It’s not a difficult picture to understand when we remember the conclusion of the surveillance emission in chapter 1. They found the world in self-sufficient rest. But this is a vivid way of describing a day when the enemies of God will be completely destroyed.

Features to notice

o Bronze mountains. Bronze pillars in Solomon’s temple. Or simply a metal of strength.
o Send out by the God of the whole world.
o Four groups. Assumption is that they go to all corners on a search and destroy mission.
o According to verse 8, a special emphasis on their work in the North. Big enemies came form here. Assyrians, Babylonians and the Perisians. Even the biggest enemies are gone. Rest is experienced.

You may not consider yourself as an enemy of God. However, the Bible teaches that unless we actively submit to the rule of Jesus rule then this is exactly what we are.

We may be enthusiastically religious, or apathetically agnostic or even militantly atheistic but unless we actively embrace Jesus as our King then we are choosing to live as rebels in God’s world.

We may decide to leave the word ‘God’ out of our conversations entirely or we may choose to worship a God or even a set of gods that either we or other people have invented. But either way we don’t allow the true and living God to rule our lives in his way until we allow Jesus to be our King. And this is why the Bible teaches that everyone who is not a Christian is an enemy of God.

And yet here is the good news! If some of you had died yesterday then you would have met Jesus as one of his enemies. But God has deliberately delayed the day of your death so that you could be here this tonight and listen to this message about how you can change your behavior before you meet him.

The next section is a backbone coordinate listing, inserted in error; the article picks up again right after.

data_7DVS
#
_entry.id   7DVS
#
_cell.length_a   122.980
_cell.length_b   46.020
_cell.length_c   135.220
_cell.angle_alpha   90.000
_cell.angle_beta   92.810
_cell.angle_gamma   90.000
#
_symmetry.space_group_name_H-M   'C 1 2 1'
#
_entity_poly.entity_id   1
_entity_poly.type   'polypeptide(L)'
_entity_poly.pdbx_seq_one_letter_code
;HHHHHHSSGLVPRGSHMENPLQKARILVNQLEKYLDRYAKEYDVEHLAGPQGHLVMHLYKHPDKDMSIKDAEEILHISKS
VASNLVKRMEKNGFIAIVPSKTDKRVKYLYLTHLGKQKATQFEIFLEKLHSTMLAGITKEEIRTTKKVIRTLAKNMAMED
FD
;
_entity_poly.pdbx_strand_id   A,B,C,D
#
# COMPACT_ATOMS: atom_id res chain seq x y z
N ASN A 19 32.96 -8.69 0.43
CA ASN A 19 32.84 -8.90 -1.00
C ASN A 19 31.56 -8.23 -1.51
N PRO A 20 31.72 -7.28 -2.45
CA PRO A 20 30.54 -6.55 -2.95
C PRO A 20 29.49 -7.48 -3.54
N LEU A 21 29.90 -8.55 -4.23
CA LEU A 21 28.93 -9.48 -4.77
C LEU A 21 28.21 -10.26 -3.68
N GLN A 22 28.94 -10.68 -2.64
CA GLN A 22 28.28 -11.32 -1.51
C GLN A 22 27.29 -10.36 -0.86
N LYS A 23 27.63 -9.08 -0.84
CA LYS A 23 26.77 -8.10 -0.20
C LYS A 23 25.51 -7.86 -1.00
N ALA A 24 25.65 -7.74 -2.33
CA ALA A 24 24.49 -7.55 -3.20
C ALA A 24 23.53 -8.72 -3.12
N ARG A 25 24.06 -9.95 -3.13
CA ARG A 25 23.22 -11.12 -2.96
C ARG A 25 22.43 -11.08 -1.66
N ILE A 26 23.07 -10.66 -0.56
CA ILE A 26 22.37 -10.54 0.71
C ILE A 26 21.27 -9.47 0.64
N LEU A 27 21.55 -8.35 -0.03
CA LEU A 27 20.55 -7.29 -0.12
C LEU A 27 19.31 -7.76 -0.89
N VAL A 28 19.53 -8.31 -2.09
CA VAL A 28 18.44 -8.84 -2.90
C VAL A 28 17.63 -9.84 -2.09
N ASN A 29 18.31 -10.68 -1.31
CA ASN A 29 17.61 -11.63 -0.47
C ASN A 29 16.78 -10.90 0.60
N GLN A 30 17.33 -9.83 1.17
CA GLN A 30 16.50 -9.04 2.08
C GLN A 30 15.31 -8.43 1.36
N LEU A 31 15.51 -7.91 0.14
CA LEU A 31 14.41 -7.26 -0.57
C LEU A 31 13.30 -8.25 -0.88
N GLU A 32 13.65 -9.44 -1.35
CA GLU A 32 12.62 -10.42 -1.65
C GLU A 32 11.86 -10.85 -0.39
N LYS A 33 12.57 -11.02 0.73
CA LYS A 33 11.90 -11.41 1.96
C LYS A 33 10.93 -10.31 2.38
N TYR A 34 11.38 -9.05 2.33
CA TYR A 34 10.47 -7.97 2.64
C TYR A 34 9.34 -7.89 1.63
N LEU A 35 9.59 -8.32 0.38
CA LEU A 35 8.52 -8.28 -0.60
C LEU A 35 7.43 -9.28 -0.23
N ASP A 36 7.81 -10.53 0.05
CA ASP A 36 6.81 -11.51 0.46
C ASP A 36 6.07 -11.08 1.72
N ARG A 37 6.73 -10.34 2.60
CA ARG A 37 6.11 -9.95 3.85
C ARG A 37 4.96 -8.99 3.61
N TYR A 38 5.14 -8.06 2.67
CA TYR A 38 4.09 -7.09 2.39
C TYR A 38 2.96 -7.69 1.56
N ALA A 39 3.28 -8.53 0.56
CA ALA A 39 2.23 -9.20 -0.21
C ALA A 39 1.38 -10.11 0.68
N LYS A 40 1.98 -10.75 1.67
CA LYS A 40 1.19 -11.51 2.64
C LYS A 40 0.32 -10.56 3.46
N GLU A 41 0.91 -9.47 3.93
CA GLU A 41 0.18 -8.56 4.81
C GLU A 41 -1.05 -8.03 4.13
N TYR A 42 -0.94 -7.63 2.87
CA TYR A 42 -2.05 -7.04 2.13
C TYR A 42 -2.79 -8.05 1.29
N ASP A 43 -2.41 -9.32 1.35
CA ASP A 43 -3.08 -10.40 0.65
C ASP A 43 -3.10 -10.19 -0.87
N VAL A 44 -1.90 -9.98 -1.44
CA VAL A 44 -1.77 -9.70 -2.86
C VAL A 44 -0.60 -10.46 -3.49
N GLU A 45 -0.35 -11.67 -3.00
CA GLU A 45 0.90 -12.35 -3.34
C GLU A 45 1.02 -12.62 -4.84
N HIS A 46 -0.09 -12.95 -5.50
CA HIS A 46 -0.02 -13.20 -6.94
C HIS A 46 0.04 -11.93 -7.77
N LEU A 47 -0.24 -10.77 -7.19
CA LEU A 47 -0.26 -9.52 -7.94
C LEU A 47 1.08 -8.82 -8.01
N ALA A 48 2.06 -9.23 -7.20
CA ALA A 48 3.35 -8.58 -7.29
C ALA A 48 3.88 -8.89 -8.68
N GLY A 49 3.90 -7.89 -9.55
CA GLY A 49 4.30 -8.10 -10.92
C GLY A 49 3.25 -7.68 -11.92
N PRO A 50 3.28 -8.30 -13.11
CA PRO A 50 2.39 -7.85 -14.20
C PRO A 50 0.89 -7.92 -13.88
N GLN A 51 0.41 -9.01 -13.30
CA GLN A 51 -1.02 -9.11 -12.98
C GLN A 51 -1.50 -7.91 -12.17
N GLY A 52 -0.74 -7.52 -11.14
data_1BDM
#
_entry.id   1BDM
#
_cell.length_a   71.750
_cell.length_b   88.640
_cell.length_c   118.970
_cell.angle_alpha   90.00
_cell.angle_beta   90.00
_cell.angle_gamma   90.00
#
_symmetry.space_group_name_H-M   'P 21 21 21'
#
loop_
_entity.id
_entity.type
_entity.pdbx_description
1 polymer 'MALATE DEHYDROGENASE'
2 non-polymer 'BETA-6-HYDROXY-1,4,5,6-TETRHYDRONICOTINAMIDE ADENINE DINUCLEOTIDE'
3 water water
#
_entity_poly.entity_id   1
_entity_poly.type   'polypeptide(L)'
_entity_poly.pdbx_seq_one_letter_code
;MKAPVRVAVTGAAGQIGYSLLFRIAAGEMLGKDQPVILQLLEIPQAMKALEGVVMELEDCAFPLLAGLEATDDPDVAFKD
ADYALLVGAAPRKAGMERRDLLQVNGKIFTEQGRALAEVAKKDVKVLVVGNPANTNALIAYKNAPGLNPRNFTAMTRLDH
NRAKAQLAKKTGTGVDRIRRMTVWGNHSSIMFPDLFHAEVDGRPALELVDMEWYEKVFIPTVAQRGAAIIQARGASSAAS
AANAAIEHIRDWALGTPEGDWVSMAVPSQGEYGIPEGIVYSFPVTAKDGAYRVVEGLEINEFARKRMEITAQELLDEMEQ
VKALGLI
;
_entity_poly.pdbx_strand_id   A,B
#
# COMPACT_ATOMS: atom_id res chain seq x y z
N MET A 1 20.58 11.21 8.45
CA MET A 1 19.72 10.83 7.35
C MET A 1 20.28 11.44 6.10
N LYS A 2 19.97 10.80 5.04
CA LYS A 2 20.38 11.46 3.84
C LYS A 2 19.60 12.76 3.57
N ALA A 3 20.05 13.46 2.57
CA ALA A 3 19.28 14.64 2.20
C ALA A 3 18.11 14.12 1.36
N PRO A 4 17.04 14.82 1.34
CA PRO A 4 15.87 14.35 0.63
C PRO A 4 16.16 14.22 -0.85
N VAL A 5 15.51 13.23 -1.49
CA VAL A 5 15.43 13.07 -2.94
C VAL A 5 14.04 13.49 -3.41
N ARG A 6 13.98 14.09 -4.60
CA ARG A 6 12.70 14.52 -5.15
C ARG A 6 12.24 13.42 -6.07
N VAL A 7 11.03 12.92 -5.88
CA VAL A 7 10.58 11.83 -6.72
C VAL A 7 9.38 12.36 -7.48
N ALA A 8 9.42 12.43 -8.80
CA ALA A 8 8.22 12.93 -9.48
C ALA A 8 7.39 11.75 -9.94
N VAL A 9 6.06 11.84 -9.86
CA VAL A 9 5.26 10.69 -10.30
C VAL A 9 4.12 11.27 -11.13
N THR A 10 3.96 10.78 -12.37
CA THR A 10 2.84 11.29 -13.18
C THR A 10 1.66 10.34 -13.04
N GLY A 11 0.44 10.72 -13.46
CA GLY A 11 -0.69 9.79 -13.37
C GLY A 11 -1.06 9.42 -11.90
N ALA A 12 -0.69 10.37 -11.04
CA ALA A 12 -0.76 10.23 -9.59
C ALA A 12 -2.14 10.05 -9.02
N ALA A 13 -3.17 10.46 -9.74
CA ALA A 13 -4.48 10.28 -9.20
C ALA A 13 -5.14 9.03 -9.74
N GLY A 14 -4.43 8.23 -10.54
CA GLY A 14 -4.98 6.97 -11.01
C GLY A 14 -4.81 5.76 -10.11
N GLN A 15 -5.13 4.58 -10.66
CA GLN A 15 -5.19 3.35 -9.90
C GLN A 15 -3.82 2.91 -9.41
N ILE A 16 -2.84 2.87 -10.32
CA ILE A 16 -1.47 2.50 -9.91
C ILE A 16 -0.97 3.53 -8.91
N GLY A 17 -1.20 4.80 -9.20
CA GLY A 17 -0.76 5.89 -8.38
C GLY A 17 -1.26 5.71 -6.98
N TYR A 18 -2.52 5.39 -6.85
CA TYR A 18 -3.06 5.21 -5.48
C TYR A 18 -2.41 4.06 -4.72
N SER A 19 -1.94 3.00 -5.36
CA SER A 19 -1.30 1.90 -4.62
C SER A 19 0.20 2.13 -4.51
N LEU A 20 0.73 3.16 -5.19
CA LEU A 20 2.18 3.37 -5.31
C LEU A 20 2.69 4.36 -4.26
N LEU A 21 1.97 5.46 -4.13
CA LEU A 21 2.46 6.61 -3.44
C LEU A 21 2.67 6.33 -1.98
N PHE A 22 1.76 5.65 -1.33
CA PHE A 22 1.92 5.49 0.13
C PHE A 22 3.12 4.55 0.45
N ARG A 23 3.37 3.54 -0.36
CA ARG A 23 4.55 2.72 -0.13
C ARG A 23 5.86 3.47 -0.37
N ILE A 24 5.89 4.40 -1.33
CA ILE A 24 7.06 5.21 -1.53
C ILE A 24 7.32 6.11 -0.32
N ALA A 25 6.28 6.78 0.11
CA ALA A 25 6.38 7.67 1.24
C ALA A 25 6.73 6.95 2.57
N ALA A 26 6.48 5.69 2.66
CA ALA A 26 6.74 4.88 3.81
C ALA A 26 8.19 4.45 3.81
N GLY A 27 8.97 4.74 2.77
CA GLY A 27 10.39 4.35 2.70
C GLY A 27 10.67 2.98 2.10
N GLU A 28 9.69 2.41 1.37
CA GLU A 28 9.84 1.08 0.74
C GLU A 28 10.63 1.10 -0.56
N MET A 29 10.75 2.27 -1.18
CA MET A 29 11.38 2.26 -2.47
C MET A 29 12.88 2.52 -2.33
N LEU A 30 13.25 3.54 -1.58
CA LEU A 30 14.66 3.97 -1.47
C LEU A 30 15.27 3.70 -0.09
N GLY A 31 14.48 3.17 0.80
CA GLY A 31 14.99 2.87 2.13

He has deliberately delayed the day of your departure so that you can stop rebelling, lay down your arms, and surrender to the loving rule of Jesus before it is too late.

He has given you an opportunity to change your destiny. So how will you respond?

Each of us is waiting for an appointment we cannot avoid. We will stand before God. But we do have a choice: either we can meet him as an enemy or we can meet him as a friend.

You may ask, “Are you trying to scare us into believing?” I think that is the wrong question. Not, “Am I trying to scare you?” but “Is there anything to be sacred of?” And if you believe what is written in Zechariah 6 then yes there is something to be frightened if we don’t surrender to the rule of Jesus.

Also not the whole picture – Jesus is our loving ruler and he wants us to take refuge with him and be reconciled with our Creator – which is brilliant. It is the blessed life – the happy life. But the whole picture does also include the consequences of not submitting to Jesus’ rule when we can.

You might ask, “Why are you so blunt?” It may partly be my temperament and the fact that I live in Yorkshire. But It’s more. Let me tell you an illustration that may help.

Imagine the scene. Little toddler runs away from parents and is heading towards the traffic. What does the father do? “Sam, stop right there. Don’t move.” May be tears, feelings of hurt. But later the dad says, “Sam the reason I was so blunt was that you were in great danger and didn’t realize and I care for you enough to protect you.”

In the German city of Friedberg there is a beautiful church with a magnificent organ. Many years ago (19th century) an old man played the organ. Every day – three tiers of keys and an old man playing. One day a young man walked in and strolled to the organ. He asked the man if he could be allowed to play the organ. Second time then third time – embarrassed. Okay – just for a moment. He stood beside organ stool and he listened in amazement.  Who are you? My name is Mendelssohn. Old man replied: “Dear me - to think that I almost never allowed the master to play.”

Will I allow the master to play the tune?

How do you need to respond tonight?

o Believer who is trying. Be encouraged. The battle is a good sign. Perfection is an eternal state. But keep on trusting the master to play the tune.

o Perhaps you have been pretending.

o Perhaps you are an enemy who needs to come home.